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Tropentag, September 17 - 19, 2013 in Stuttgart-Hohenheim

"Agricultural development within the rural-urban continuum"


Characterizing the Patterns and Trends in International Trade Network of Gum Arabic: Implication for the Producer Countries

Asmamaw Alemu Abtew1, Tarig Elsheikh Mahmoud2

1Technische Universität Dresden, Inst. of International Forestry and Forest Products: Tropical Forestry, Germany
2University of Kordofan, Gum Arabic Research Centre, Sudan


Abstract


Gum arabic is among the oldest internationally traded non-timber forest products. The commodity is extracted from Acacia species adapted to the drier agro-ecologies of tropical regions. It has wider industrial application in food, beverage, pharmaceutical, cosmetic and other industries. In order to fully understand the gum arabic value chain and its impact on the national economy and rural development of producer countries, a holistic understanding of the structure of the trade flow is crucial. This paper uses a network analysis tool to analyse the characteristics of gum arabic international trade network (ITN). The structure of the trade networks is compared to examine the trends to what extent the characteristics of the ITN changed over the last decade. The analysis reveals that the international trade of gum arabic demonstrates an expanding trend both in volume and trade connections from 2002 to 2011. A general increase in the size of the trade network in terms of the number of vertices and links as well as increasing trend in the density of the network was observed in the last decade. The gum arabic international trade is concentrated in certain industrialised countries including France, Germany, USA, and Great Britain. Their significance in the ITN is explained by the high in-degree, out-degree and the betweenness centrality indices. The increase in density of the network over the last ten years implies the increasing connectedness of countries in the gum arabic commodity trade. Overall the international trade flow of gum arabic is dominated by industrialised countries that controlled the processing and distribution of the commodity. This might have an implication for forward integration of the producer countries in value added processing of the commodity and in finding new partners and market outlets in developed countries. Promoting foreign direct investment and faire trade mechanisms can balance the benefit distribution between the producers and the international partners.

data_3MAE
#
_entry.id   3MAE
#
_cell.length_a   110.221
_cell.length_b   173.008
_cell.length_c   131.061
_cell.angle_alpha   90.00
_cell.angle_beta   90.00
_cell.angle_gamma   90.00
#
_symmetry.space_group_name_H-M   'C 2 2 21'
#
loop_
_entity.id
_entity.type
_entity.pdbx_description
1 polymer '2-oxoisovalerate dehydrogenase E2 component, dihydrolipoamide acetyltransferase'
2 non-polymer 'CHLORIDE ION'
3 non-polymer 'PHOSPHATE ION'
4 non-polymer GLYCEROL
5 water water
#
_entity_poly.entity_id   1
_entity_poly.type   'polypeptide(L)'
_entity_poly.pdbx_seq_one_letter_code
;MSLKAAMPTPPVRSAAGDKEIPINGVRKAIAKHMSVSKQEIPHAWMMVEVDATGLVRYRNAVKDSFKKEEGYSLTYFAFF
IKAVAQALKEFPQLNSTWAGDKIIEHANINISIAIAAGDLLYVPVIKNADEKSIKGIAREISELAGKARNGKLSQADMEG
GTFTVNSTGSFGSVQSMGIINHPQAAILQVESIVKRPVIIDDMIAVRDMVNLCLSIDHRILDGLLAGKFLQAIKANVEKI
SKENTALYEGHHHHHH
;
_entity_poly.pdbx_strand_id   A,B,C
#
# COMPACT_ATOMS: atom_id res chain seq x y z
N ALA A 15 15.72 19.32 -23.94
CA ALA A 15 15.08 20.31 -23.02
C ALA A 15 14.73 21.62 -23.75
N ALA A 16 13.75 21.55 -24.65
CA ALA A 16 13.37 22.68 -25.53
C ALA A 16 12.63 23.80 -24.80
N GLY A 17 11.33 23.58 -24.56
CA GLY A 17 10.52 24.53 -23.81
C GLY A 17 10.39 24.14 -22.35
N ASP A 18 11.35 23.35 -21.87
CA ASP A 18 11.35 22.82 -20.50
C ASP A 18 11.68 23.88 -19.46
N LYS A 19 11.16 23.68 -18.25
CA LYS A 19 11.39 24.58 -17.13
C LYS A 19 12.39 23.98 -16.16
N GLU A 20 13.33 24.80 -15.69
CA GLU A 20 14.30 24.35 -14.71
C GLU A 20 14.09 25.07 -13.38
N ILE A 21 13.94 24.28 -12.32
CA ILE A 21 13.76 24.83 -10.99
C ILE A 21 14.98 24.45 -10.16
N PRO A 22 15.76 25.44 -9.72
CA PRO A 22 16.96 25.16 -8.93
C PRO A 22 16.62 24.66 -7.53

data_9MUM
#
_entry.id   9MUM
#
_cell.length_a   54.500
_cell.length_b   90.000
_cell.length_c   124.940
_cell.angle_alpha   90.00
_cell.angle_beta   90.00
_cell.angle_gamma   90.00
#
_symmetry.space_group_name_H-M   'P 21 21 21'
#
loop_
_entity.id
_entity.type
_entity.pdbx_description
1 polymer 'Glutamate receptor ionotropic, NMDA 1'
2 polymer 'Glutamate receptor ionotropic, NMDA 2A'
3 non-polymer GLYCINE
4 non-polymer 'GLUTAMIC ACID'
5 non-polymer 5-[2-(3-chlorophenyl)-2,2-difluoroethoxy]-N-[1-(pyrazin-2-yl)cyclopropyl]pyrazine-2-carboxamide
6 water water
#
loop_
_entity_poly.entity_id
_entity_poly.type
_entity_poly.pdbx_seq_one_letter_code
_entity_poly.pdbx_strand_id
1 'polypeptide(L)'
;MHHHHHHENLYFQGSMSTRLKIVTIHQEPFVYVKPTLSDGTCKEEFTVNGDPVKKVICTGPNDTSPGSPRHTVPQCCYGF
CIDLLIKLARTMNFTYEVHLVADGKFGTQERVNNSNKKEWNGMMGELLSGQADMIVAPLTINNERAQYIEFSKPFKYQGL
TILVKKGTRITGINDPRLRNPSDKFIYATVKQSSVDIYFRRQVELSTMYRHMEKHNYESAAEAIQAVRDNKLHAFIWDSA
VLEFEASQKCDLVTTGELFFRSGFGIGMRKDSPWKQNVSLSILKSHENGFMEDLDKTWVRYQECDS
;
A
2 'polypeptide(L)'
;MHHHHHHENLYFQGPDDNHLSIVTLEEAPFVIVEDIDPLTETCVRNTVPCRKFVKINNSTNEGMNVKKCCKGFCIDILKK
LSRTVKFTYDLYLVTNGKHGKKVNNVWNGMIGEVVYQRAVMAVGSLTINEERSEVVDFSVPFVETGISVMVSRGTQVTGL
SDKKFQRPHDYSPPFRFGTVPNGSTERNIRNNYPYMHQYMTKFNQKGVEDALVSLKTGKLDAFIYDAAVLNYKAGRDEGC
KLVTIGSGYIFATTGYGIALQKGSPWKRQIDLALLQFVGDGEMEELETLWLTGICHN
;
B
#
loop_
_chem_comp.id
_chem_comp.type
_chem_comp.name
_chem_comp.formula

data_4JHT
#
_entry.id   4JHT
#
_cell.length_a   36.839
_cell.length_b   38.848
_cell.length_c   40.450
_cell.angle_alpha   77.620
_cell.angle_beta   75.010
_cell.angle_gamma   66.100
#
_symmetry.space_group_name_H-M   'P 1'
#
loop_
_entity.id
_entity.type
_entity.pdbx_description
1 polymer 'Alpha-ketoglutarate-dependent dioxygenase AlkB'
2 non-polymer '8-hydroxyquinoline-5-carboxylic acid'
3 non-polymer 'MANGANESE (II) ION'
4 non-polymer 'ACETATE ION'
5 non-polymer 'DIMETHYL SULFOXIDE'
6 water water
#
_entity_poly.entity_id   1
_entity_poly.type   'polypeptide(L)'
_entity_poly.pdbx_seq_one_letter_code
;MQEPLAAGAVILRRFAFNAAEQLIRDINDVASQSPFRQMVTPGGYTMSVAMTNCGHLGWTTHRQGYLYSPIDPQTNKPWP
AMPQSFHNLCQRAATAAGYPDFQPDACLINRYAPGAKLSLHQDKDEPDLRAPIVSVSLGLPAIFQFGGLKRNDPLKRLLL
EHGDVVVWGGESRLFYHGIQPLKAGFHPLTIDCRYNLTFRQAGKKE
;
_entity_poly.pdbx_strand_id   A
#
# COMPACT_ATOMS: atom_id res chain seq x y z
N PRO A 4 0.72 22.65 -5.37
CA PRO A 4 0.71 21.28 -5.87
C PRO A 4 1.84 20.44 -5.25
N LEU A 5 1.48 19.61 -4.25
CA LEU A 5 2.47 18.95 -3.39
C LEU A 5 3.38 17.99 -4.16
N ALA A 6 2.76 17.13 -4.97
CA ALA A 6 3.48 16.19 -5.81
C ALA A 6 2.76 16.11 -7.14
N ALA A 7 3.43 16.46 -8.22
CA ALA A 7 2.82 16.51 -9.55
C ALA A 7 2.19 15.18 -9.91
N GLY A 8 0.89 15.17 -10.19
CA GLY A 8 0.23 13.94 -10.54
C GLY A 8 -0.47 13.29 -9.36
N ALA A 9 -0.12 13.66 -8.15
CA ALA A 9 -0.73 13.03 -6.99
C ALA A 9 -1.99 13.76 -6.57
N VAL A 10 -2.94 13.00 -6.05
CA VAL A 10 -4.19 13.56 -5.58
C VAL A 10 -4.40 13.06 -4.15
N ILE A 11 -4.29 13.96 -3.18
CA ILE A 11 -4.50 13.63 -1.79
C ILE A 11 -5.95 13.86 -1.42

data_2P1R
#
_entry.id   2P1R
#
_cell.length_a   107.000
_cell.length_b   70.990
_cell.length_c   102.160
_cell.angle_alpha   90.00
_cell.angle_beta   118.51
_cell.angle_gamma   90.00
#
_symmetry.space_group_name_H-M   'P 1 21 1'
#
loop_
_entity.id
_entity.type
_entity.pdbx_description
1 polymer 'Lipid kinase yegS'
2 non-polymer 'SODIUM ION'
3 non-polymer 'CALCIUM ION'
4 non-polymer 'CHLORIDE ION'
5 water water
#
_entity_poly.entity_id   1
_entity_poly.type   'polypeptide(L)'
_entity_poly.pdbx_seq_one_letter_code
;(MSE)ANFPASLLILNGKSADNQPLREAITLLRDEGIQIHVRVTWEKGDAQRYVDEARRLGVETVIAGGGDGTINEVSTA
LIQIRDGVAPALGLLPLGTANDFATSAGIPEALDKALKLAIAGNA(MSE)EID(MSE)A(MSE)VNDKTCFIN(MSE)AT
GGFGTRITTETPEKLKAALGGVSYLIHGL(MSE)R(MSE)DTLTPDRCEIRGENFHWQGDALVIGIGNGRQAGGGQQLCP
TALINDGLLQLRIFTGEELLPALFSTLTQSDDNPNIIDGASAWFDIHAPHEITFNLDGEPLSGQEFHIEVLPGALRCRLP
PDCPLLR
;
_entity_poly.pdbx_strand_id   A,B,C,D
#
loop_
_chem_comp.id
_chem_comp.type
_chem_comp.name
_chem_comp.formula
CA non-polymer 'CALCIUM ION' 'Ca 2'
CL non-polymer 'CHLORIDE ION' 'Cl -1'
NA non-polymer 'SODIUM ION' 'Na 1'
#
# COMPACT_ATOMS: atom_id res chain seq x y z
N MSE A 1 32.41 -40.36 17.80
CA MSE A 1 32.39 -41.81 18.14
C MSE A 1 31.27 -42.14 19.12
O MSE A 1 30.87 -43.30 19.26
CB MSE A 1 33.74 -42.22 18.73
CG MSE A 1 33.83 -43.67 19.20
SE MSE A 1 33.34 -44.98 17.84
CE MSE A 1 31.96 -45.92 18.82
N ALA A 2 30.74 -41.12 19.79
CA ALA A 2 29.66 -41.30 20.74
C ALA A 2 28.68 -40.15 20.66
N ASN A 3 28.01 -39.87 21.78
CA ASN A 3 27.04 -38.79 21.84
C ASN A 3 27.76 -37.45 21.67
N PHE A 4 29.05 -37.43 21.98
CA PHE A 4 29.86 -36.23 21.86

Keywords: Betweenness centrality, density, forward integration, gum arabic, ITN, vertex


Contact Address: Asmamaw Alemu Abtew, Technische Universität Dresden, Inst. of International Forestry and Forest Products: Tropical Forestry, Pienner Str. 7, 01735 Tharandt, Germany, e-mail: asmamawalemu@yahoo.com


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